Both hospitals would be able to cut costs by achieving operating efficiencies and savings in areas of “non-clinical shared services,” the application states.
“Opportunities will be identified to centralize some back office services and L+M Hospital stands to benefit by achieving cost efficiencies that it would not have as a standalone small hospital system,” the application states.
As Yale-New Haven affiliates, L+M and Westerly hospitals would be better able to attract and retain physicians and have greater financial stability, the documents state.
They note that the affiliation would build on the established working relationship between L+M and Yale-New Haven.
L+M currently has clinical affiliations with Yale-New Haven for heart and vascular care, radiation oncology, neonatology, pediatric hospitalists, the pediatric emergency department, neurosurgery and telestroke services.
If approved, the affiliation of L+M and Yale-New Haven would continue a 10-year trend for smaller community hospitals joining larger networks, including the affiliation of The William W. Backus Hospital in Norwich, with 201 beds, with the Hartford HealthCare network in 2014.
The trend has been fostered largely by insurance reimbursement practices.
Medicare, Medicaid and insurers that provide the main sources of revenue for hospitals increasingly favor larger institutions with integration of services.
Hospitals are able to offer a wider variety of clinical services and save on pharmaceuticals, utility costs and other expenses as part of larger networks.
The filing states that L+M considered seeking an affiliation with Hartford HealthCare, but because of its affiliation with Backus, “this was not viewed as a viable option.”
“Consideration was also given to more distant hospitals and locations such as Boston and New York, but there was considerable concern about patients migrating out of Connecticut and that the distance might be a barrier to achieving substantial efficiencies,” the documents state.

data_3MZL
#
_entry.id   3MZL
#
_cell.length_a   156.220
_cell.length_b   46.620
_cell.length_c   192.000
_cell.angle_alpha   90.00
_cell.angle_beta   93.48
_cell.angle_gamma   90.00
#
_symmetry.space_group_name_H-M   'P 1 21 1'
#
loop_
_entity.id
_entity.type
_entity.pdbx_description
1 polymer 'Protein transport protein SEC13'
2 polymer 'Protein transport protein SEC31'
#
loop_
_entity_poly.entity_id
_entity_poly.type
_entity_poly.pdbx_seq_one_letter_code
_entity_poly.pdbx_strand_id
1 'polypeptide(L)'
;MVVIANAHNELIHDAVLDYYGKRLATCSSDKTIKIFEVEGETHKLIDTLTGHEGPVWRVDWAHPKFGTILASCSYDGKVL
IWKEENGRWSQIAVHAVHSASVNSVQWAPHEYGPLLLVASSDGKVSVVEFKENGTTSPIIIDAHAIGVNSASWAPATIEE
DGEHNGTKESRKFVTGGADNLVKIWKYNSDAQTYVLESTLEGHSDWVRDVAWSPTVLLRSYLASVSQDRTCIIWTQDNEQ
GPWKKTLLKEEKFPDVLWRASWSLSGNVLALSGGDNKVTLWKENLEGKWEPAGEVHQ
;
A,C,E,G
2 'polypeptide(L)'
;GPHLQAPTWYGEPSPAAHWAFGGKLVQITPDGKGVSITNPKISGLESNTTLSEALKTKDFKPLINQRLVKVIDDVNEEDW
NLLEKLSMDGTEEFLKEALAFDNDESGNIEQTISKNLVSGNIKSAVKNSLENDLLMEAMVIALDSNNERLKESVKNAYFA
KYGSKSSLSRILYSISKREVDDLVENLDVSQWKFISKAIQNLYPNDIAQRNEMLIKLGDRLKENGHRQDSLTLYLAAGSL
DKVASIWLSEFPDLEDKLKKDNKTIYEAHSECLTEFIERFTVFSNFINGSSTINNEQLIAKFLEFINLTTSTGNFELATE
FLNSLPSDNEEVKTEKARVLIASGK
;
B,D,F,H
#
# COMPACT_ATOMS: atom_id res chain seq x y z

L+M’s long history of collaboration with Yale-New Haven made it the logical choice when L+M’s board directed hospital administrators early this year to pursue an affiliation with a larger network.
In addition, the documents state, L+M and Yale-New Haven are both nonprofit hospitals that share similar values and cultures.
Statewide, there are four main hospital networks that incorporate smaller community hospitals — the Western Connecticut Health Network, the Eastern Connecticut Health Network, Hartford HealthCare and the Yale-New Haven Health System.
In addition to the L+M-Yale-New Haven affiliation filing, state regulators also are considering applications for two hospital acquisitions.
A for-profit hospital company, Prospect Medical Holdings, has submitted two filings to acquire the Greater Waterbury Health Network, which includes Waterbury Hospital, and the Eastern Connecticut Health Network, which includes Manchester Memorial and Rockville General hospitals.
The L+M-Yale-New Haven filing includes more than 65 letters of support for the affiliation.
The letters are from state lawmakers from Greenwich to New Haven to southeastern Connecticut, as well as mayors, first selectmen and heads of chambers of commerce from communities from Fairfield County to Westerly.
New London City Councilor and mayoral candidate Michael Passero also sent a letter of support, along with more than a dozen nonprofit organizations and businesses including Dominion Resources, owner of the Millstone Power Station in Waterford.
“It shows how important this is, and that people understand the need for the hospitals to remain strong,” O’Farrell said.